The consumption tax is very broad, impacting goods and services bought by businesses and individuals, from haircuts and vegetables to construction materials. So the 3-percentage-point increase would be levied on much of the economy. But here is the thing: money that people and companies keep in the bank earns nearly nothing, and even a crappy 10-year Japanese Government Bond yields less than 0.6% per year. But if buyers frontloaded major purchases by a few months or even a year to beat the consumption-tax increase – buying that refrigerator or heavy-duty truck a year earlier than they normally would, for example – they’d save 3% of the purchase amount. That’s pure income. And tax-free for individuals. The biggest no-brainer in Japanese financial history.

Every company and individual frontloaded whatever was sufficiently practical and substantive, and whatever they could afford. It started late last year and culminated in the January-March quarter. As a result, GDP soared at an annual rate of 5.9%, a phenomenal accomplishment for Japan. The Japanese have been through this before. Ahead of the prior consumption-tax hike from 3% to 5% effective April 1, 1997, consumers and businesses went on a buying binge of big-ticket items. The economy boomed for a couple of quarters, then woke up with a terrific hangover as spending on durables by businesses and consumers ground to a halt, and the economy skittered into a nasty recession that lasted a year and a half!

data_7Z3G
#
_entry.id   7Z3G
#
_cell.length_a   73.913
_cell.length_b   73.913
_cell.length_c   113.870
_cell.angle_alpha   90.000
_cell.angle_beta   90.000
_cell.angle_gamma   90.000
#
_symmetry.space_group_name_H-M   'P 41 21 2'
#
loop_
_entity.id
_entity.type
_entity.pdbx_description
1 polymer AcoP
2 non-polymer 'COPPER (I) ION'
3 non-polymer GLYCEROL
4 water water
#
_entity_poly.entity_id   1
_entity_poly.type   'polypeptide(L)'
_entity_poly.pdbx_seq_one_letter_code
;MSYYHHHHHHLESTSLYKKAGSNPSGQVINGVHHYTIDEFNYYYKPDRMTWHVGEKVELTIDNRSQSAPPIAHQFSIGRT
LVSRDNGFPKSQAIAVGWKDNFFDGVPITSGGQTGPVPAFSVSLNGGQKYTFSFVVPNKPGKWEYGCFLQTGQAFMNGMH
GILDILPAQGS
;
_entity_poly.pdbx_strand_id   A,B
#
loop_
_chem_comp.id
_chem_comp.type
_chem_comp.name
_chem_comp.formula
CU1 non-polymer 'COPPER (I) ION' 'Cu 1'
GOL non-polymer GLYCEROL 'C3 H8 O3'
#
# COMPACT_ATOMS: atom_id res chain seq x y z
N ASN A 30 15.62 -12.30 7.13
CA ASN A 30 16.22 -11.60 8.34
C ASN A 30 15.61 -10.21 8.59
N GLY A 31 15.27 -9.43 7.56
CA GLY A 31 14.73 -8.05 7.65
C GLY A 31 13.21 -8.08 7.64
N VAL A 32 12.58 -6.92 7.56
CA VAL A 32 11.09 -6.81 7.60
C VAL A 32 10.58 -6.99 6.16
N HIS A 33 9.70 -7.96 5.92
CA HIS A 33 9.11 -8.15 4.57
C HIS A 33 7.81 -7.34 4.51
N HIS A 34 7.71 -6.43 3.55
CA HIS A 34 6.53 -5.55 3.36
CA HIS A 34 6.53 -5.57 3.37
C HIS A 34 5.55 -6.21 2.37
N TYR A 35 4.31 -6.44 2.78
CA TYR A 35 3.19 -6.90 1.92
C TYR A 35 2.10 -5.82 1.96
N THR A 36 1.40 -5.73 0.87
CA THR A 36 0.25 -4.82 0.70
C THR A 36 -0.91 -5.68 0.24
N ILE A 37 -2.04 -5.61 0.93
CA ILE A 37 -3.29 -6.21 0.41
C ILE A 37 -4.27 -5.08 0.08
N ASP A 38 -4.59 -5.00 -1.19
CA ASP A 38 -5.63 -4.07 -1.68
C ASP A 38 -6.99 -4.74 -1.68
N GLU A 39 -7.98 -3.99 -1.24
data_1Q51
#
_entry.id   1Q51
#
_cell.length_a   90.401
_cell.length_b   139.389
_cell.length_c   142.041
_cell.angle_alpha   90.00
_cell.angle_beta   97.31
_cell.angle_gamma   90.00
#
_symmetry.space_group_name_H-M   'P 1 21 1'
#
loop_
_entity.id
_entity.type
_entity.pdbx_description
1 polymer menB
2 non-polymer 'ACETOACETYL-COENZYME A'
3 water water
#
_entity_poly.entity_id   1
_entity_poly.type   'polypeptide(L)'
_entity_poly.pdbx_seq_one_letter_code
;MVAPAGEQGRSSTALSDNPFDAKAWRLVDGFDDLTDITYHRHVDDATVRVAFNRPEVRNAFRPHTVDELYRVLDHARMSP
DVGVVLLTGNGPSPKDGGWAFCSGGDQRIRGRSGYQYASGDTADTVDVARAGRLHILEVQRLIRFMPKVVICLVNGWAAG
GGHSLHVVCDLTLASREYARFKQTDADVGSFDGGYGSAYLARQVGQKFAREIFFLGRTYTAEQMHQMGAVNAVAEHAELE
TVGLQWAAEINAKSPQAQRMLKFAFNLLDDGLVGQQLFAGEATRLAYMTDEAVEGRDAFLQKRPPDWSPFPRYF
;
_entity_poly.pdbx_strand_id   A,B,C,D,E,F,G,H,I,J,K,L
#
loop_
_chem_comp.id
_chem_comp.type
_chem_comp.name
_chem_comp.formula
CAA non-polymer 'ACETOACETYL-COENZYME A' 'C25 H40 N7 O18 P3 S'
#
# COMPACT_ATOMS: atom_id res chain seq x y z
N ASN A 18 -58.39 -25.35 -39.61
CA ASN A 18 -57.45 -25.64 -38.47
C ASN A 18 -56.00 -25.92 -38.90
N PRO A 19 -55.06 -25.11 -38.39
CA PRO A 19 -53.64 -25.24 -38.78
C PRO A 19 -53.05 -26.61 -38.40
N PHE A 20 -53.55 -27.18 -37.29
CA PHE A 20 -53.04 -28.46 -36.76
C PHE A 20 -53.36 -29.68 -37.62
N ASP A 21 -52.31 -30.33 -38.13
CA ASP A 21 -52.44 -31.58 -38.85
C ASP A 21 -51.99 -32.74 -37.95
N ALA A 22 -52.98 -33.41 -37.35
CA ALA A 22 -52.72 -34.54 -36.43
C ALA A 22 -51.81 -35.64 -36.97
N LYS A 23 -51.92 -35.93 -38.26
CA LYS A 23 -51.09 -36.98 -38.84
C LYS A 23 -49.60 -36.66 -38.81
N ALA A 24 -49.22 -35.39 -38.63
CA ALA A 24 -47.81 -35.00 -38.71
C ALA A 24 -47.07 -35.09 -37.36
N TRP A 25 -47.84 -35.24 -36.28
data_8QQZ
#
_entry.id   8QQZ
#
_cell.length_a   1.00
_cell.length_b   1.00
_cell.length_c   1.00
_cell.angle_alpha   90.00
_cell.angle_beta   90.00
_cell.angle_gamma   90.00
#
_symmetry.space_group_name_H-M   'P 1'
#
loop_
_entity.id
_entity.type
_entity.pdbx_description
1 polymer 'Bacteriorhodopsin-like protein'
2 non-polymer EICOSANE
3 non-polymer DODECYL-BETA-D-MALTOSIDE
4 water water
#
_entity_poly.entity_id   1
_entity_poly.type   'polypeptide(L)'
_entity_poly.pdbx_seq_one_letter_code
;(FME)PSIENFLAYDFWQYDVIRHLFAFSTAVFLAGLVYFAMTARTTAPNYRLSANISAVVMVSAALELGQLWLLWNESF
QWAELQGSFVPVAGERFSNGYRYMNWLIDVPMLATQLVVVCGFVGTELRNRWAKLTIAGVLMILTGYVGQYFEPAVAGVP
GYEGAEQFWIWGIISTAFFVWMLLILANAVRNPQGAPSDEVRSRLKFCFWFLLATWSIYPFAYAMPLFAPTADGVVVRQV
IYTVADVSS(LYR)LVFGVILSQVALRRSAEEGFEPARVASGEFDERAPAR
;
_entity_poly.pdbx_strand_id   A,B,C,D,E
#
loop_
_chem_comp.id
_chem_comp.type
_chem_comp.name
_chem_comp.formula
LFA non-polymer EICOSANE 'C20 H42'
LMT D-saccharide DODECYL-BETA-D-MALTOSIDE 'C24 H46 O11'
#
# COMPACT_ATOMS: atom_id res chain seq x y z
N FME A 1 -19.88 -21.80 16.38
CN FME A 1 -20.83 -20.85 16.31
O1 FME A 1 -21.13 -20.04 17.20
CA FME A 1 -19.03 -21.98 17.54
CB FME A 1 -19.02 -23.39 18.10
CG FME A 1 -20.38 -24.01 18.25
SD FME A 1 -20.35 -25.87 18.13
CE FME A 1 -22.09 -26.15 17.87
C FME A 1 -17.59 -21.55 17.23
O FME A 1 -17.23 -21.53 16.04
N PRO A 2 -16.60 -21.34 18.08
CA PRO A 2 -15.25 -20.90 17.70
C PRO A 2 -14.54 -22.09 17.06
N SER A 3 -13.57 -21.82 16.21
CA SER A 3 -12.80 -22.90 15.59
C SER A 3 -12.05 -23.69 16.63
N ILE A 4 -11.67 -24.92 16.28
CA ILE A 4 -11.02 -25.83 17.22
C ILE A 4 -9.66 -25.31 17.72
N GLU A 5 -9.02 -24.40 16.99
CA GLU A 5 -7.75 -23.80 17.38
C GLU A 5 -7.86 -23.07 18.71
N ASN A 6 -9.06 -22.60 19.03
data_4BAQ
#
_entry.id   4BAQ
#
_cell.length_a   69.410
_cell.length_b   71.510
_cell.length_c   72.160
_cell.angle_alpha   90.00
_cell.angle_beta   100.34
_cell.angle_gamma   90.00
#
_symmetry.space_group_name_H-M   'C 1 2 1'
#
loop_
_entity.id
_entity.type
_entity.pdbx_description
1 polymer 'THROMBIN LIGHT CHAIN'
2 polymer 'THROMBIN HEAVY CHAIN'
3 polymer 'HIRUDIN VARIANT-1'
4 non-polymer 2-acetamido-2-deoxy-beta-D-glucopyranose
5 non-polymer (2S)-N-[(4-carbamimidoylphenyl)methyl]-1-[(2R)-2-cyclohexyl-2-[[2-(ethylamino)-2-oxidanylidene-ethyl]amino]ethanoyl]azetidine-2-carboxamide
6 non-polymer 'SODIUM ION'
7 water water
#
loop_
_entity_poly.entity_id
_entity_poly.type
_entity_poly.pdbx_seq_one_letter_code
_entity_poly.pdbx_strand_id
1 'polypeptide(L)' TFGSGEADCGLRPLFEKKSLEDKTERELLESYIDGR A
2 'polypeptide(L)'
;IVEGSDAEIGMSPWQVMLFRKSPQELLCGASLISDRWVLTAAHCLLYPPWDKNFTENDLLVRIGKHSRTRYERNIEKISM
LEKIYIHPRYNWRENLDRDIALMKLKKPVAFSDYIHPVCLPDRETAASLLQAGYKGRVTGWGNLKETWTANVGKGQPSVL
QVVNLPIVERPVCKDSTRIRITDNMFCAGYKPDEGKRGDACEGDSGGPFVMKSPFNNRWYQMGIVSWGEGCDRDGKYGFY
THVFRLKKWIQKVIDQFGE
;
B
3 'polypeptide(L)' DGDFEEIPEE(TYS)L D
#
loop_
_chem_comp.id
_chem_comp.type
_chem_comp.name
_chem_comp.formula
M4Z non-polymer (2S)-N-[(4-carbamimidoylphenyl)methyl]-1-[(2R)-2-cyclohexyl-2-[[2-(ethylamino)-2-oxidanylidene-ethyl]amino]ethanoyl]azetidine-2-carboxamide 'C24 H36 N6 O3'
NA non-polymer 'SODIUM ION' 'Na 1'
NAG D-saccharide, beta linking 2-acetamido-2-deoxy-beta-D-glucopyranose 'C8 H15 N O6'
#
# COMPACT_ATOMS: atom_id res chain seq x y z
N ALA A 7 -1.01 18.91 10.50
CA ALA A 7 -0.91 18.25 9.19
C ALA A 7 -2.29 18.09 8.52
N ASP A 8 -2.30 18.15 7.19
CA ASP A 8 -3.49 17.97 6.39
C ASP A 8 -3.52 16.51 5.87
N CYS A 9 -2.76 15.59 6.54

But this time, it’s different. On March 23, about a week before the tax hike would take effect, the Nikkei polled corporate executives as they were still floating on a sea of optimism from all the money that rampant frontloading was bringing in faster than they could count. They weren’t concerned: 70.2% said that sales would remain stable or decline no more than 5% in fiscal 2014, which started April 1; 55.4% said the economy, supported by strong consumer spending, would improve by September, and 74.3% saw that happening no later than December. So no big deal. Alas, the Ministry of Economics, Trade, and Industry just released a dose of reality. Total retail sales in April plunged 19.8% from March and were down 4.4% year over year. But this includes sales of perishable and small items not suited for frontloading, and convenience-store sales (which rose a smidgen). In stores where people buy durable goods, such as appliances, watches, or cars, sales were awful.

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The illusionary economy.

The Big Hoax Of The Wall Street Hype Machine (TPit)

The S&P 500 index keeps bumbling from one all-time high to the next as corporations are issuing record amounts of debt to spend record amounts on buying back their own shares: $160 billion in the first quarter alone, according to CapitalIQ. Borrowing money to buy back shares and hyping it ceaselessly as “returning value to the shareholders” is the most effective way to manipulate up the stock, even if revenues are declining quarter after quarter. In this climate of ZIRP, any major corporation can do it. The heavy buying during these low-volume times pushes up shares, the hype surrounding the buybacks pushes up shares, expectation of more buyback announcements pushes up shares, the mere idea that shares are being pushed up pushes up shares…. And in the end, the buybacks lower the share count for the all-important EPS ratio.